Regarding trusts, the bill expands amendments previously made in 2018 with respect to virtual representation, non-judicial settlement agreements, trust modification, trust decanting, and trust directors. The changes refine the definition of a charitable trust, address appellate authority concerning creditors' rights to revocable trusts, and codify actions that do not violate a "no contest" clause in a trust instrument. Substantive and procedural requirements are provided for the modification of termination of trusts. The bill clears up Georgia's trust investment statute by explicitly providing for a "prudent investor" standard for the investment of trust assets. It also permits a trustee to consider the personal values of beneficiaries in making investment decisions.

Alimony obligations of estates are prioritized and protected.

Finally, the bill amends the 'Georgia Power of Attorney Act' to bring those uniform act provisions into line with pre-existing statutes regarding real property transfers and Medicaid qualification trusts. Article 6 probate court qualifications are amended to conform with the 2017 amendments to the superior and state court qualifications. The continued vitality of existing common law and equitable doctrines is codified for the probate Code, as it is for the trust Code, and the incorporation of powers by reference is clarified.

HB 869

Clayton County Water Authority; provide corporate powers and purposes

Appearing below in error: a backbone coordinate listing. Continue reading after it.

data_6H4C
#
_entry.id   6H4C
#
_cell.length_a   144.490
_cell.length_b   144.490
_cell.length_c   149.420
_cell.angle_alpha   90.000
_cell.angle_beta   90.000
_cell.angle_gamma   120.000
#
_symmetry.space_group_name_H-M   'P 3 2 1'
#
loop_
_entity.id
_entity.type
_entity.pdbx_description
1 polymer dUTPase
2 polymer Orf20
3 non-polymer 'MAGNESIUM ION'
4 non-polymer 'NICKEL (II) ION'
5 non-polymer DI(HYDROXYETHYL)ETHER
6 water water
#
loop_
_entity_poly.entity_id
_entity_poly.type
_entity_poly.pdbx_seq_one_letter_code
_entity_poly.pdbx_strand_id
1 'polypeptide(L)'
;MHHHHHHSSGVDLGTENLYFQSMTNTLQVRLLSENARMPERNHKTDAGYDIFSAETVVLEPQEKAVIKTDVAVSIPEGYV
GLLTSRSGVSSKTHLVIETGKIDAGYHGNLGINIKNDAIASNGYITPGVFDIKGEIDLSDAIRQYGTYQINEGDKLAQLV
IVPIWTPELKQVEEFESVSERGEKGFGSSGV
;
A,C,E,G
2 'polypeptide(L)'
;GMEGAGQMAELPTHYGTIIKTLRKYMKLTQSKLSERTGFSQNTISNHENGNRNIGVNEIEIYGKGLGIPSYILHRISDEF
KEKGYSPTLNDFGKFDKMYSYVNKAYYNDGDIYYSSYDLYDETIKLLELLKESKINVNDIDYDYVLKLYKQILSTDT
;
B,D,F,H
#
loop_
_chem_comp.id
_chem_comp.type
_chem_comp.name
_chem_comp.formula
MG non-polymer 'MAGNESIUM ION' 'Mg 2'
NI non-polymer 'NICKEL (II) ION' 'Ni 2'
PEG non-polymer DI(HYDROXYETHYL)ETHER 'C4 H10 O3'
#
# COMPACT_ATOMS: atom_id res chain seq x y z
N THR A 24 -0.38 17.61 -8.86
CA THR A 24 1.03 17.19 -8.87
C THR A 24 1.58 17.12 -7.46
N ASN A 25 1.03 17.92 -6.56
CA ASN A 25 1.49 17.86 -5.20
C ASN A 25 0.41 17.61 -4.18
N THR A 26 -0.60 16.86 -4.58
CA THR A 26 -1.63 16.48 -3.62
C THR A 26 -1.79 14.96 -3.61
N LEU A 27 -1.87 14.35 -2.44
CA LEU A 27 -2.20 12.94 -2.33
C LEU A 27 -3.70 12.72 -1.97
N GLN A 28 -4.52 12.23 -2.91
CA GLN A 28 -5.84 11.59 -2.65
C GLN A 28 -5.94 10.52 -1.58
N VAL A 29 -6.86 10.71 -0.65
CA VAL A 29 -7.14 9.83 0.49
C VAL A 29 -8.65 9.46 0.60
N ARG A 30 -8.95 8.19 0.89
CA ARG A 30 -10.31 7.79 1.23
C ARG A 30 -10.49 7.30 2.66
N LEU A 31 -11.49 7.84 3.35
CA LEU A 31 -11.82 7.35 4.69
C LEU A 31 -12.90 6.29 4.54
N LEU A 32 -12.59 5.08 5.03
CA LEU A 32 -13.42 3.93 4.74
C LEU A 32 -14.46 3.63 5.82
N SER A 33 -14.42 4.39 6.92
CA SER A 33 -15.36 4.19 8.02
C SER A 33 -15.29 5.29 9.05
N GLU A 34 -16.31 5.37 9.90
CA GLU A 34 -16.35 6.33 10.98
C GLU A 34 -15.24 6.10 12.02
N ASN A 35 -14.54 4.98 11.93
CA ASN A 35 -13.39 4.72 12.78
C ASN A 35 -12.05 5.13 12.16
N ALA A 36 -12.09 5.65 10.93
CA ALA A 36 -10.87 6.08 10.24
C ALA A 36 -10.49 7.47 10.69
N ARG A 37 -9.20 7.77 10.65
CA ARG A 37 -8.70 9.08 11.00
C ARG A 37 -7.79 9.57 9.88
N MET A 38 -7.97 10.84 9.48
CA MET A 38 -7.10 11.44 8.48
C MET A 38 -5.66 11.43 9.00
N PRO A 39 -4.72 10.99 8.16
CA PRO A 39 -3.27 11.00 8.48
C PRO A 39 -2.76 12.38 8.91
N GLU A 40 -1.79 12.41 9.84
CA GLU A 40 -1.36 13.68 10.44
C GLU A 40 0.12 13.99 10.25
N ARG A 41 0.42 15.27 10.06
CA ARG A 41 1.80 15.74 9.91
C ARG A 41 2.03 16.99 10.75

By: Rep. Mike Glanton (75th)

Through the Intragovernmental Coordination - Local Committee

Final Bill Summary: House Bill 869 provides that the Clayton County Water Authority is a body corporate and politic, a political subdivision of the state, and a public corporation.

HB 871 Jasper County Public Facilities Authority Act; enact By: Rep. Susan Holmes (129th) Through the Intragovernmental Coordination - Local Committee Final Bill Summary: House Bill 871 creates the Jasper County Public Facilities Authority.

Page 14 of 57

House of Representatives

End of Session Report

HB 873

Butts County; joint county-municipal board of elections; prohibit persons employed by certain

local governments from being eligible to serve on the board for a designated period of time

following their government employment

By: Rep. Susan Holmes (129th)

Through the Intragovernmental Coordination - Local Committee

Final Bill Summary: House Bill 873 states no person who has been employed by Butts County or the cities of Jackson, Jenkinsburg, or Flovilla shall be eligible to serve as a member of the joint county-municipal board of elections and registration until three years has elapsed from the person's final date of employment.

HB 874

Butts County; levy an excise tax

By: Rep. Susan Holmes (129th)

Through the Intragovernmental Coordination - Local Committee

Final Bill Summary: House Bill 874 authorizes the governing authority of Butts County to levy an excise tax.

HB 875

Carroll County Water Authority; increase annual compensation cap for members

By: Rep. Randy Nix (69th)

Through the Intragovernmental Coordination - Local Committee

Final Bill Summary: House Bill 875 increases the annual compensation cap for Carroll County Water

Authority members.

HB 876

Greene County Airport Authority; provide procedures for inactivation and reactivation

By: Rep. Trey Rhodes (120th)